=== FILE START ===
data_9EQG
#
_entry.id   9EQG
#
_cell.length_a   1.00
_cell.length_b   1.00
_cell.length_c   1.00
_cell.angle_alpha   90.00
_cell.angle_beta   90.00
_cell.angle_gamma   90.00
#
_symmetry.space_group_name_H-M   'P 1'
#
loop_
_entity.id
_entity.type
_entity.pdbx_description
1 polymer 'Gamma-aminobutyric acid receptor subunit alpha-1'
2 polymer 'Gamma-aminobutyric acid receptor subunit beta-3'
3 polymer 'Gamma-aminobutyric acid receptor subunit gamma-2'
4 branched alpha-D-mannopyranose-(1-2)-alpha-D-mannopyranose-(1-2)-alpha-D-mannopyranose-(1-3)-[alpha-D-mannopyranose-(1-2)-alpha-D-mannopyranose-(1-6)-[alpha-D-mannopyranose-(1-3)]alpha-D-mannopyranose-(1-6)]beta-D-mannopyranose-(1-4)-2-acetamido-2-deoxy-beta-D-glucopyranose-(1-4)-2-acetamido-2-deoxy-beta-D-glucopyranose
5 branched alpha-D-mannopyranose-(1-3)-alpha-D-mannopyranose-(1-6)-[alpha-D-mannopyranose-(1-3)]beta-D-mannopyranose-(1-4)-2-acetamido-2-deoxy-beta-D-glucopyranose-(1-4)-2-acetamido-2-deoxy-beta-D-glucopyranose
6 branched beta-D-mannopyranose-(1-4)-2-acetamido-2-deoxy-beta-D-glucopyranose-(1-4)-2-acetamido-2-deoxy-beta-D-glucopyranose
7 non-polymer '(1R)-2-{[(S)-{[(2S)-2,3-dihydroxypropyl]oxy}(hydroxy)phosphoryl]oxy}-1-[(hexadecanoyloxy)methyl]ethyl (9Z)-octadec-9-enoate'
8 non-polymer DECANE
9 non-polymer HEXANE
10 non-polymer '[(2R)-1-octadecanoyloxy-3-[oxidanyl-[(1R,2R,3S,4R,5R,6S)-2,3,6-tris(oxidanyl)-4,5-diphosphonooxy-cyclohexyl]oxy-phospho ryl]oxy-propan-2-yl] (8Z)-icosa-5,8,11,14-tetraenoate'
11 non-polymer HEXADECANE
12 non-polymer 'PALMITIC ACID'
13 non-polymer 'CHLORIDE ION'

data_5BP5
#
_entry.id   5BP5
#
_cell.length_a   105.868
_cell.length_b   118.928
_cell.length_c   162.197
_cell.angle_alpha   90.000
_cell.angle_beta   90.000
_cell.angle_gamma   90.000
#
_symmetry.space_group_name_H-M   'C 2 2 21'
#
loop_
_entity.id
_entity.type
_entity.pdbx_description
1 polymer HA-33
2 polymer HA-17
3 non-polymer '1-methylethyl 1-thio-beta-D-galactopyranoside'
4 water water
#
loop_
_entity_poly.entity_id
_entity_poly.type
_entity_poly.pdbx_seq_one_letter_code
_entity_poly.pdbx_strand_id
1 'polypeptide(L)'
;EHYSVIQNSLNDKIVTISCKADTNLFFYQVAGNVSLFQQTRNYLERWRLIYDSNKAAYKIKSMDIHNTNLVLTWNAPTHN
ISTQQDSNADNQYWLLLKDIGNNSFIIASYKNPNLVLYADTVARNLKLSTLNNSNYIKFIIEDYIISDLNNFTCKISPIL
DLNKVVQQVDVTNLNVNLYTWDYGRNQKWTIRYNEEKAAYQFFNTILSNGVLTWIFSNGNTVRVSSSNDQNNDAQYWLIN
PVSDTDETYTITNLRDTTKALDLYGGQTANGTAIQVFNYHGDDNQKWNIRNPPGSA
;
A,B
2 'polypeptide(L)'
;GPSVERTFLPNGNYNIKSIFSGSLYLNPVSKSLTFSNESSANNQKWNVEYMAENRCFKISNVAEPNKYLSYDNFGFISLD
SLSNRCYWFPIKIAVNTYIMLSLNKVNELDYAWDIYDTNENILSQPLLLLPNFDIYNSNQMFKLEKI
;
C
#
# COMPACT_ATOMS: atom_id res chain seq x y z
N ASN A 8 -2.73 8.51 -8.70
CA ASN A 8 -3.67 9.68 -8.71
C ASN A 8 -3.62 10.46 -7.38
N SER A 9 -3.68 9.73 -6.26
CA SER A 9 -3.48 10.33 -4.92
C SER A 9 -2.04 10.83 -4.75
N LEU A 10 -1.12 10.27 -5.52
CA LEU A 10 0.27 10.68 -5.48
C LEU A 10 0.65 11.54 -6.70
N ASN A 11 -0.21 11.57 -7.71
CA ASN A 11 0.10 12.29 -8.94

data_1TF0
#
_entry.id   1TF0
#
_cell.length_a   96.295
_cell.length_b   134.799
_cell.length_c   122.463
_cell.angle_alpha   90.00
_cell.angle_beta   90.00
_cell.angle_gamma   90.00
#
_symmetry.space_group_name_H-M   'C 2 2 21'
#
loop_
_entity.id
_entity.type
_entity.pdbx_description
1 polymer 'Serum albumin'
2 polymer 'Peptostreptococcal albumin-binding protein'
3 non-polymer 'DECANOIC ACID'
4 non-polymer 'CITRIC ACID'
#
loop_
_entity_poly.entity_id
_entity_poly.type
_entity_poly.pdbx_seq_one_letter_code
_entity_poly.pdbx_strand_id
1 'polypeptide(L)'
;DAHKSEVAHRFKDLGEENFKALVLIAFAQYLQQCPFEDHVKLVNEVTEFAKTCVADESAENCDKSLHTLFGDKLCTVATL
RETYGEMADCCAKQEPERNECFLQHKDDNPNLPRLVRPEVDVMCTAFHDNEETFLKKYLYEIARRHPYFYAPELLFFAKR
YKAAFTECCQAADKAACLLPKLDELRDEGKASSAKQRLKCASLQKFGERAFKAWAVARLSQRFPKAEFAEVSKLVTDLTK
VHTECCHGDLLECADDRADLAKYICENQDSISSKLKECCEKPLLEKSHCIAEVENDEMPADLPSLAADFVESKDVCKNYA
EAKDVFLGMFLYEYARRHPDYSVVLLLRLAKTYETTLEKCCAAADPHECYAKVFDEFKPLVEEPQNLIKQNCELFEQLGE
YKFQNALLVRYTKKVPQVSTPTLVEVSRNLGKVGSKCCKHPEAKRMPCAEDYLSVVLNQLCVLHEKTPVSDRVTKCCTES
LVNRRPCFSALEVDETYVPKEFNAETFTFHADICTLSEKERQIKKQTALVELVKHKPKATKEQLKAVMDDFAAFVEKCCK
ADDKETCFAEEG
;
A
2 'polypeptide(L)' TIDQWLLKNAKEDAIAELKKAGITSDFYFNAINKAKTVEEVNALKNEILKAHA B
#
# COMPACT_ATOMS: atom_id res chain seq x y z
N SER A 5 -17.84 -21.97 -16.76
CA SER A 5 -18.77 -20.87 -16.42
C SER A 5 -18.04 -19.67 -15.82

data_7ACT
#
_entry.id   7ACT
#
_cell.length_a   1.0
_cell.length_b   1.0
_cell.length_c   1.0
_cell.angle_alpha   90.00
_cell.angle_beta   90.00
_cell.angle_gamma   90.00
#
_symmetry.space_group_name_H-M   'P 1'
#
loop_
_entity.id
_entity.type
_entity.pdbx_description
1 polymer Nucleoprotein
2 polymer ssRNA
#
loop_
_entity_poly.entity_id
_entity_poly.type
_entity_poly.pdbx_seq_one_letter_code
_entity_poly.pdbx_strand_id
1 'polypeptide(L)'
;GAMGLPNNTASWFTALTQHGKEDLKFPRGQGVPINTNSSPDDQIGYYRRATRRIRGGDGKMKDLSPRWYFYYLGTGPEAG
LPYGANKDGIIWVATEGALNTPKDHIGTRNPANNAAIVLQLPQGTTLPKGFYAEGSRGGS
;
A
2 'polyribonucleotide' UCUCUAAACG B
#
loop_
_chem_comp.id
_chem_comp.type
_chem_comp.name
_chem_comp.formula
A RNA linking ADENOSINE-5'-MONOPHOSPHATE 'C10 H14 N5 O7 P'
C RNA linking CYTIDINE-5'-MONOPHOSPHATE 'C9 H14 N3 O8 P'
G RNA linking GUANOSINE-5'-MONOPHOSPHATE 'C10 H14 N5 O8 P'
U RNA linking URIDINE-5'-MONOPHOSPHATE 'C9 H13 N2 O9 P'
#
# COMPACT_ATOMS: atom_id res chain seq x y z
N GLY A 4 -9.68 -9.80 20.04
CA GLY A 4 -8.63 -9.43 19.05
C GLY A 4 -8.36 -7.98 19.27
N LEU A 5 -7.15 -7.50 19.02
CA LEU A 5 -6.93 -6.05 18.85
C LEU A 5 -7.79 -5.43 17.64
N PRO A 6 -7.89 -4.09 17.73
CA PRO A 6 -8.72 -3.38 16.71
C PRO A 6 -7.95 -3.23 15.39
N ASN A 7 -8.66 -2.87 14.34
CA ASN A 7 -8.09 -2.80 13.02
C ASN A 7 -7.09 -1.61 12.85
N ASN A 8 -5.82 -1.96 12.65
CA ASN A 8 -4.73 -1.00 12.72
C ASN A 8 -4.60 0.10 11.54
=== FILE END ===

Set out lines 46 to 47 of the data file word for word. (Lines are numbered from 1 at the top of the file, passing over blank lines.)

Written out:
_entity.type
_entity.pdbx_description